Founding the Far West: California, Oregon, and Nevada, 1840-1890

Overview

Founding the Far West is an ambitious and vividly written narrative of the early years of statehood and statesmanship in three pivotal western territories. Johnson offers a model example of a new approach to history that is transforming our ideas of how America moved west, one that breaks the mold of "regional" and "frontier" histories to show why Western history is also American history.

Johnson explores the conquest, immigration, and settlement of the first three states of the...

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Overview

Founding the Far West is an ambitious and vividly written narrative of the early years of statehood and statesmanship in three pivotal western territories. Johnson offers a model example of a new approach to history that is transforming our ideas of how America moved west, one that breaks the mold of "regional" and "frontier" histories to show why Western history is also American history.

Johnson explores the conquest, immigration, and settlement of the first three states of the western region. He also investigates the building of local political customs, habits, and institutions, as well as the socioeconomic development of the region. While momentous changes marked the Far West in the later nineteenth century, distinctive local political cultures persisted. These were a legacy of the pre-Civil War conquest and settlement of the regions but no less a reflection of the struggles for political definition that took place during constitutional conventions in each of the three states.

At the center of the book are the men who wrote the original constitutions of these states and shaped distinctive political cultures out of the common materials of antebellum American culture. Founding the Far West maintains a focus on the individual experience of the constitution writers—on their motives and ambitions as pioneers, their ideological intentions as authors of constitutions, and the successes and failures, after statehood, of their attempts to give meaning to the constitutions they had produced.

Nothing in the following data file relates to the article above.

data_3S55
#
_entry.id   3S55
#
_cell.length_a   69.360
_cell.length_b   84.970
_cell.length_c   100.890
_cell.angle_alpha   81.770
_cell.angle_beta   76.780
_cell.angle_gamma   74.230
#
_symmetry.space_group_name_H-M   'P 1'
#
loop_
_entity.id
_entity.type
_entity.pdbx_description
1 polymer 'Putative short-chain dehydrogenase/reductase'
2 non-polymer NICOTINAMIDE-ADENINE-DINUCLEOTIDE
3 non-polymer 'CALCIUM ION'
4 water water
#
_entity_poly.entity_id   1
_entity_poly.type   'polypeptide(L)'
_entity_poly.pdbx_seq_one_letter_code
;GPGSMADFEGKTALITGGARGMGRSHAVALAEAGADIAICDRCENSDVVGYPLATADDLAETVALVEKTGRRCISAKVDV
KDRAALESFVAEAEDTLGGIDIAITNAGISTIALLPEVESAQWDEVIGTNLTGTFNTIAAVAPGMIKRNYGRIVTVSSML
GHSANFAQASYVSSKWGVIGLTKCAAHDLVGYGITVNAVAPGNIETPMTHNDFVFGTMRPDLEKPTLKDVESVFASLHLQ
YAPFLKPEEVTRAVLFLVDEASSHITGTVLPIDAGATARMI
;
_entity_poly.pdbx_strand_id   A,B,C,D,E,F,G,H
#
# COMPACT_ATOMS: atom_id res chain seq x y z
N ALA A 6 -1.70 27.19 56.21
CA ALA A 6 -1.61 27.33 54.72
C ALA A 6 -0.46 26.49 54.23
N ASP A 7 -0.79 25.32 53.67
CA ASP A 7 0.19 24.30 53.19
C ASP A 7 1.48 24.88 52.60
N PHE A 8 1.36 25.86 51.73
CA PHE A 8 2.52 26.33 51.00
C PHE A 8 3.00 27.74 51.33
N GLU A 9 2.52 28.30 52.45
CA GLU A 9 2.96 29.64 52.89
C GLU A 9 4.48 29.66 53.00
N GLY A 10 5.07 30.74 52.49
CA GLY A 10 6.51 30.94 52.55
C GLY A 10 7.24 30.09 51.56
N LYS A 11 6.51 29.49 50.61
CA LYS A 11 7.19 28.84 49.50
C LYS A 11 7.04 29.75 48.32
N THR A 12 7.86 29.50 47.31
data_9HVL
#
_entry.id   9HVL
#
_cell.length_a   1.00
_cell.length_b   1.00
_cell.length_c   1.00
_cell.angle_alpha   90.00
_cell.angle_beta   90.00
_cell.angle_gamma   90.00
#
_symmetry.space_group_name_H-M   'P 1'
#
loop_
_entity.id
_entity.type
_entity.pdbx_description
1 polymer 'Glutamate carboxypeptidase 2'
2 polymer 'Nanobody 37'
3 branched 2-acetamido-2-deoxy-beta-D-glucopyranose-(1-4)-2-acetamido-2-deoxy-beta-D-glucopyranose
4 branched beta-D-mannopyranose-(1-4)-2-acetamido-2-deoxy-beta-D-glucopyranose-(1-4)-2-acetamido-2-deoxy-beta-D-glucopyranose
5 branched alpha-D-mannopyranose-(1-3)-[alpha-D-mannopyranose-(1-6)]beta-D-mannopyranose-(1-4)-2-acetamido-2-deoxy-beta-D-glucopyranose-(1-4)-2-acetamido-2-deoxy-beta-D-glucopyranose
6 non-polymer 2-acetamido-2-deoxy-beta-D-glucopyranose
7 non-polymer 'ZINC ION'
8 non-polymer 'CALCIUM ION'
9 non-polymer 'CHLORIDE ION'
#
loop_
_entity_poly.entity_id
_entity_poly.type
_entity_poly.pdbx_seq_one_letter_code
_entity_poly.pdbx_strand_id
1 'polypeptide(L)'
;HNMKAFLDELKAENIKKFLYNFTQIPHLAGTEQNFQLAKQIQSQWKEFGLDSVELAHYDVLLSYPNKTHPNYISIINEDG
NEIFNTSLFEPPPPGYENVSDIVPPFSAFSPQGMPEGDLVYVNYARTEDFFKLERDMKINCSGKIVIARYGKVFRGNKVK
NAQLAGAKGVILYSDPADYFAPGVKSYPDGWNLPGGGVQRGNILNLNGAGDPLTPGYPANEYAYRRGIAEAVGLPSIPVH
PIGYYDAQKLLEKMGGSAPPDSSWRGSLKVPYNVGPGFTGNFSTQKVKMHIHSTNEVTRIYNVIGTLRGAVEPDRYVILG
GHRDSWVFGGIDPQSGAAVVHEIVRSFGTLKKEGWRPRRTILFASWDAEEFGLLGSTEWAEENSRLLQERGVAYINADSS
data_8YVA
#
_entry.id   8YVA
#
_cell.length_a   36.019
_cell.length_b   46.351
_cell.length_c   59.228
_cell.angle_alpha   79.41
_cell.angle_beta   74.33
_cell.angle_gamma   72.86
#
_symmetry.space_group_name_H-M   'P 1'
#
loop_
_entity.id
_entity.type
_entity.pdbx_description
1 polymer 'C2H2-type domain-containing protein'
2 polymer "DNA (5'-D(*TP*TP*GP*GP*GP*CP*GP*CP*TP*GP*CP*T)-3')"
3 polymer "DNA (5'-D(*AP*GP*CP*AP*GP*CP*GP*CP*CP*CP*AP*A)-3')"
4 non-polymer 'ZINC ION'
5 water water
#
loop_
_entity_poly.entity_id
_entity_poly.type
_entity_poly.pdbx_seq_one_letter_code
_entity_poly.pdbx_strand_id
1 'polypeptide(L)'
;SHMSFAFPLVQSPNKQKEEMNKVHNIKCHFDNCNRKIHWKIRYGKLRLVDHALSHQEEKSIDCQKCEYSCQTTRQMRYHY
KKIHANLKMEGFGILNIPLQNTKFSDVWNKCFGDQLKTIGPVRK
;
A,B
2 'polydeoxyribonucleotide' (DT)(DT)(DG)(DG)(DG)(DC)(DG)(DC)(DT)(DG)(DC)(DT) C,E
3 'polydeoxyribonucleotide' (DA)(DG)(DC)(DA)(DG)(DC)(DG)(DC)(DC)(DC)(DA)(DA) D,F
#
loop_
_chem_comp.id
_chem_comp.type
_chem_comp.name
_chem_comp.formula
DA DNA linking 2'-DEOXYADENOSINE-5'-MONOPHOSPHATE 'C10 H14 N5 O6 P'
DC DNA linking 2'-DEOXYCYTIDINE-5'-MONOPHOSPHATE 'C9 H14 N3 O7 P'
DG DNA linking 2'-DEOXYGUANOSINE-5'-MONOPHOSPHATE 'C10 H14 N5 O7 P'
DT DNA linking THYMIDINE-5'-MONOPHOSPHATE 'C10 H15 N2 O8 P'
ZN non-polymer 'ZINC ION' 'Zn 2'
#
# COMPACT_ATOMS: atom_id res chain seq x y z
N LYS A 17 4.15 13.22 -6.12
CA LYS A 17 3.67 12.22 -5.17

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Editorial Reviews

Publishers Weekly - Publisher's Weekly
For decades the vast Rocky Mountain area of the U.S. could claim only three states, all clustered in a region known as the Far West. From 1849 to 1864, California, followed by Oregon and then Nevada, achieved statehood. But, as first-time author Johnson demonstrates in this lengthy and lucid history of the region, proximity in no way produced homogeneity. Focusing on each state's constitutional convention and founding fathers, the author, a history professor at Portland (Ore.) State University, paints a picture of stark contrasts that he claims remain visible to this day: California, a mixture of Hispanic and American cultures; agrarian and isolated Oregon; and ``jackpot mentality'' Nevada. Well organized and clearly formed. (May)
Library Journal
Johnson (history, Portland State Univ.) argues that the white settlers who shaped governmental structure in the Far West reflected different strains of American political ideology and culture. He examines the process of constitution writing in California, Oregon, and Nevada, showing how it reflected the sectional conflict of the 1840s and 1850s, and profiles the men who wrote those documents, analyzing their use of the vocabulary of Jacksonian democracy and, in Oregon, earlier classical republicanism. This thoughtful study will be useful to all scholars of 19th-century American history, not just Western specialists. Interested lay readers will also gain an appreciation for the West's intellectual links with the rest of the nation. Recommended.-- Stephen H. Peters, Northern Michigan Univ. Lib., Marquette
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Product Details

  • ISBN-13: 9780520073487
  • Publisher: University of California Press
  • Publication date: 7/24/1992
  • Pages: 474
  • Product dimensions: 9.00 (w) x 6.00 (h) x 1.31 (d)

Meet the Author

David Alan Johnson is Professor of History at Portland State University.

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Table of Contents

Preface
Introduction 1
I Politics and Society
1 Politics in a Divided World: California, 1769-1840 15
2 Farming and Politics: Oregon, 1835-1857 41
3 "The Land for the Old Californian": Nevada, 1849-1864 71
II Personality, Ideology, and Political Culture
4 A New Regime: California, 1849 101
Diversity and Gold Rush Democracy 103
The Dilemmas of Democratic Freedom 120
5 A Liberal Commonwealth: Oregon, 1857 139
Nineteenth-Century Commonwealthmen 140
Virtue and Interest 172
6 Between Golden and Gilded Ages: Nevada, 1864 189
The Old Californians 191
The Corporation and the Individual 211
III History and Memory
7 Progress and Poverty: California, 1849-1885 233
8 Crisis and Renewal: Oregon, 1857-1890 269
9 Industry and Exodus: Nevada, 1864-1885 313
Epilogue 349
Appendixes 353
Notes 381
Index 461
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